Page:Our Common Land (and other short essays).djvu/195

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183
THE FUTURE OF OUR COMMONS.

Commissioners are to hold a local inquiry, and then prepare a scheme which is to be submitted to a committee of the House. The scheme, when approved by the committee, comes before the House for confirmation. It may prove unfortunate that agents originally selected to administer an Act having for its main object inclosure—i.e. the dividing of the land among separate owners—should have been chosen to carry out one specially intended, as Mr. Cross explained, to facilitate regulation—i.e. the preserving of the land open for the use of all.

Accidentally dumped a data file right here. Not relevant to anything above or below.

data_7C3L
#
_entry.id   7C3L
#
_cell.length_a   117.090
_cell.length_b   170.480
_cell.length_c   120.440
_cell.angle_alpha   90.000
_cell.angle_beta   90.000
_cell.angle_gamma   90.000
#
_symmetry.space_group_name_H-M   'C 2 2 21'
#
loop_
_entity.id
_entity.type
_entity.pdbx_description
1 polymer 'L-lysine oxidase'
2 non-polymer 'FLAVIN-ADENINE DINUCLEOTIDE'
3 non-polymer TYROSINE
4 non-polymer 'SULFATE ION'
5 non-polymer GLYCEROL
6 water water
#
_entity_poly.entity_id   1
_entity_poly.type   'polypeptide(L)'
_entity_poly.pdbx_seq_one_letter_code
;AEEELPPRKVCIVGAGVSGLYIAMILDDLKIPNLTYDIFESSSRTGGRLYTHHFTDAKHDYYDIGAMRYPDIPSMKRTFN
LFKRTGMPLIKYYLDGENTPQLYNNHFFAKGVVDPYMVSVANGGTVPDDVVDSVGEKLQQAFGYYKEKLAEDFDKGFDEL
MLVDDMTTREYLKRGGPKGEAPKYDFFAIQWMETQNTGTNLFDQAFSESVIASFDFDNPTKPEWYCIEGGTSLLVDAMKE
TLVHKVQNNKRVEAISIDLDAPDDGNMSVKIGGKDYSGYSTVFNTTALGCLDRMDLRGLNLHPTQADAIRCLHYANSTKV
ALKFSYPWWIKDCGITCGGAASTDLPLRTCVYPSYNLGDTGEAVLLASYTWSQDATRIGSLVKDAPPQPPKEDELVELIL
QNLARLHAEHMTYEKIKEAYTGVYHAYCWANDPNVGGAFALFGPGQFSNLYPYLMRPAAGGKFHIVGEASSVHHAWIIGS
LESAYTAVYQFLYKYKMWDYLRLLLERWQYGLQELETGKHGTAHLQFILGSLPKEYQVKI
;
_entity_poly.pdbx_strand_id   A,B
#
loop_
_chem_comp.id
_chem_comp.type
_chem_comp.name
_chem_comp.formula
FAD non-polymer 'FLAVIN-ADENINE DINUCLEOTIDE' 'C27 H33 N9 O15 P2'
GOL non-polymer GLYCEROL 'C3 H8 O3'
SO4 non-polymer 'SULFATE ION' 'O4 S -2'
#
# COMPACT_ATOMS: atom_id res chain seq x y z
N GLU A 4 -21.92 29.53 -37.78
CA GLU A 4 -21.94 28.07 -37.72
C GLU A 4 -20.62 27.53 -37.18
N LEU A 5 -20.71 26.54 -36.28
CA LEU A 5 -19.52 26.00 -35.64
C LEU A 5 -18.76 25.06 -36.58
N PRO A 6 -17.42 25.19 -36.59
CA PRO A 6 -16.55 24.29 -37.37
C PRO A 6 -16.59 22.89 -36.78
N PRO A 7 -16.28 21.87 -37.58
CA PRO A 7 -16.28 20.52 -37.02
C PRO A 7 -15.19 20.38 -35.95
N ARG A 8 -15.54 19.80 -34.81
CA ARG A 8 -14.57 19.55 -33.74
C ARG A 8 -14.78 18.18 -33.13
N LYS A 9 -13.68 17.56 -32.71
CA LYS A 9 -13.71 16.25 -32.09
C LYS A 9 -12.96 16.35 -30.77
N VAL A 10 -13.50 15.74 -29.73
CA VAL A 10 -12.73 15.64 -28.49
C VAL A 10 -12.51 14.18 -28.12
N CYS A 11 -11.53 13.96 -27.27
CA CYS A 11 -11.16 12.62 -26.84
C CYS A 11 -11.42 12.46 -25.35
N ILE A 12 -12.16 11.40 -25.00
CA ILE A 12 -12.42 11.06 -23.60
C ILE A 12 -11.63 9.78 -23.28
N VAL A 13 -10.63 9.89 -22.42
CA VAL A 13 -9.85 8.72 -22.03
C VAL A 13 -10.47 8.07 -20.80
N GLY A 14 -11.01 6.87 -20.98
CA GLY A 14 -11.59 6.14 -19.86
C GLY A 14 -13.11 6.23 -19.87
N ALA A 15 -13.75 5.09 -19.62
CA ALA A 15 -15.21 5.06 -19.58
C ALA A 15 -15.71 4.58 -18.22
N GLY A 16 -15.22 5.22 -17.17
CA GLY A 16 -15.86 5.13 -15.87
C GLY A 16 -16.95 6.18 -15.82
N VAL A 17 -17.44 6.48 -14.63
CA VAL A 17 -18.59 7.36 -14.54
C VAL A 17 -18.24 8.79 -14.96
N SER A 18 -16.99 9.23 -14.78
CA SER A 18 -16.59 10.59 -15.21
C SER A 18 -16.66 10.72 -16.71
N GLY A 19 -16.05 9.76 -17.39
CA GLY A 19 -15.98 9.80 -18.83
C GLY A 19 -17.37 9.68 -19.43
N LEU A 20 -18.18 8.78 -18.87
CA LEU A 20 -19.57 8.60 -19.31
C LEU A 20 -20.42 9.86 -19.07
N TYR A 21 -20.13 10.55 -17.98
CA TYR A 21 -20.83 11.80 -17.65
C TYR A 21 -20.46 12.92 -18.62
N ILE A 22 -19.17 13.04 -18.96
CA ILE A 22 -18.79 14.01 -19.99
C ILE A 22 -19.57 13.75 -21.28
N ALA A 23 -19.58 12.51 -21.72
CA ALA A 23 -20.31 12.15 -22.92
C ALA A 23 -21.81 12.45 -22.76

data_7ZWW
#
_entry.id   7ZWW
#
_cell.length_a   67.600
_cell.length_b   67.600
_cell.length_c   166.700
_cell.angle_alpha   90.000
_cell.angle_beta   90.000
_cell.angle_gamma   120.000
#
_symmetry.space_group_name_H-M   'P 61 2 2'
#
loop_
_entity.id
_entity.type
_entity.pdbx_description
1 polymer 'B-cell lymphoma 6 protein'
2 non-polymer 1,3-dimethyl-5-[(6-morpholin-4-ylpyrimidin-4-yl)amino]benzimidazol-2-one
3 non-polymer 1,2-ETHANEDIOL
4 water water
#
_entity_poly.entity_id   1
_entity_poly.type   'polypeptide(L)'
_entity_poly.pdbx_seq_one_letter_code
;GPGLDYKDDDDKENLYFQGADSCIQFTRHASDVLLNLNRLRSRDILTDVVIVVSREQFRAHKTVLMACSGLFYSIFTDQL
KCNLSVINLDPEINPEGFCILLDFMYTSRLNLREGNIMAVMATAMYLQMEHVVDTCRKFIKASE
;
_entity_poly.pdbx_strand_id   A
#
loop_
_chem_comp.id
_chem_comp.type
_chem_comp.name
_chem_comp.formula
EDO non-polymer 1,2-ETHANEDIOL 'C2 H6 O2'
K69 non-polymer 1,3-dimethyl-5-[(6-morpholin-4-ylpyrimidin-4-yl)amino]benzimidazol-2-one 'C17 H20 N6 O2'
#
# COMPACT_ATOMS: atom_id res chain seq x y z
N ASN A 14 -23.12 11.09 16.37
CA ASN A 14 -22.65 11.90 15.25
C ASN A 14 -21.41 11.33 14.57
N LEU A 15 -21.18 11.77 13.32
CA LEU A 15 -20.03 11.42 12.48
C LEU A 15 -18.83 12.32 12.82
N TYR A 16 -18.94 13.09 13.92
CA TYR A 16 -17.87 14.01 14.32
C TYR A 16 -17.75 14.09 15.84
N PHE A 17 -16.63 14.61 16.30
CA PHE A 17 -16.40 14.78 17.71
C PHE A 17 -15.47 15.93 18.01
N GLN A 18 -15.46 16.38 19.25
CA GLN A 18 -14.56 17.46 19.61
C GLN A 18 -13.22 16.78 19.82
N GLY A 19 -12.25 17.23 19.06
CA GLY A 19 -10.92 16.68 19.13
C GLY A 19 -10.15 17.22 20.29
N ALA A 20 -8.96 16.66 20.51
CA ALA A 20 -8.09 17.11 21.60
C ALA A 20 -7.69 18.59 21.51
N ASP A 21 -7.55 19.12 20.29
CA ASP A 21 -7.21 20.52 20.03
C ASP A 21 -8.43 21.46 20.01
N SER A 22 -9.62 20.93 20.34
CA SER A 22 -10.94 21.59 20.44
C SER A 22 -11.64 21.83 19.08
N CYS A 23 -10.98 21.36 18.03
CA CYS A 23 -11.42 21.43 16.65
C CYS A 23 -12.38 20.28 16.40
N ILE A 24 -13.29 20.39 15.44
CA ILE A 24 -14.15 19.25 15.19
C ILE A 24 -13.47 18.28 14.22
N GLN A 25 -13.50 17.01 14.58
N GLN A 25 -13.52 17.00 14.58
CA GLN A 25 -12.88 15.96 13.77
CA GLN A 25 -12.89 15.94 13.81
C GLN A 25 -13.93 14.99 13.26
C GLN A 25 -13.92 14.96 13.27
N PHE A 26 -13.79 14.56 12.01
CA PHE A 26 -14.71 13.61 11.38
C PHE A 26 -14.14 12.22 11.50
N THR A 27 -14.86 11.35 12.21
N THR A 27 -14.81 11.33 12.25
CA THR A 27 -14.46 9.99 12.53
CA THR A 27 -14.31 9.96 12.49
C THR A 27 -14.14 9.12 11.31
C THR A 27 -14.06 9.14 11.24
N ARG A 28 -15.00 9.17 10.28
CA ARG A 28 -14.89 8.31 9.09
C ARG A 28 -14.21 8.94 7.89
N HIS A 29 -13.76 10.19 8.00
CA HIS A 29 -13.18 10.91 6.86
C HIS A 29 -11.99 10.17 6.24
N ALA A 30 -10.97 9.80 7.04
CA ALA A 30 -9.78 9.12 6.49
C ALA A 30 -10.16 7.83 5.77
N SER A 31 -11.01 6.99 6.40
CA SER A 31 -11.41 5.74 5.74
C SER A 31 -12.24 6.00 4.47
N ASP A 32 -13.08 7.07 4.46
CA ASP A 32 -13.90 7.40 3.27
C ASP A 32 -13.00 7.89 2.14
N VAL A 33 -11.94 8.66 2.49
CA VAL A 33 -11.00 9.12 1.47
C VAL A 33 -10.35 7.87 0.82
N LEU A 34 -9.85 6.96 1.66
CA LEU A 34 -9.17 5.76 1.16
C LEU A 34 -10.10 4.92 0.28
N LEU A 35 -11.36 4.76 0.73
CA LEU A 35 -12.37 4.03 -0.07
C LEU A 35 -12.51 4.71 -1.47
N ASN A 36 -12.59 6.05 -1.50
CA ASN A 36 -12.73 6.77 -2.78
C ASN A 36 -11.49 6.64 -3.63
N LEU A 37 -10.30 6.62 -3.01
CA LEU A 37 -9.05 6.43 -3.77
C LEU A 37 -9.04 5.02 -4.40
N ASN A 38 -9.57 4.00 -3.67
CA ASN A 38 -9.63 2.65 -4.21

So great has been the tendency to inclose that, out of 414,000 acres available for allotments, recreative-grounds, &c., under the Act of 1845, only 4,000 had actually been thus allotted; whilst in 1869, out of 6,916 acres proposed to be inclosed, such were the views of the Commissioners, that they considered nine acres to be adequate reservation for public purposes—viz. three for recreation, and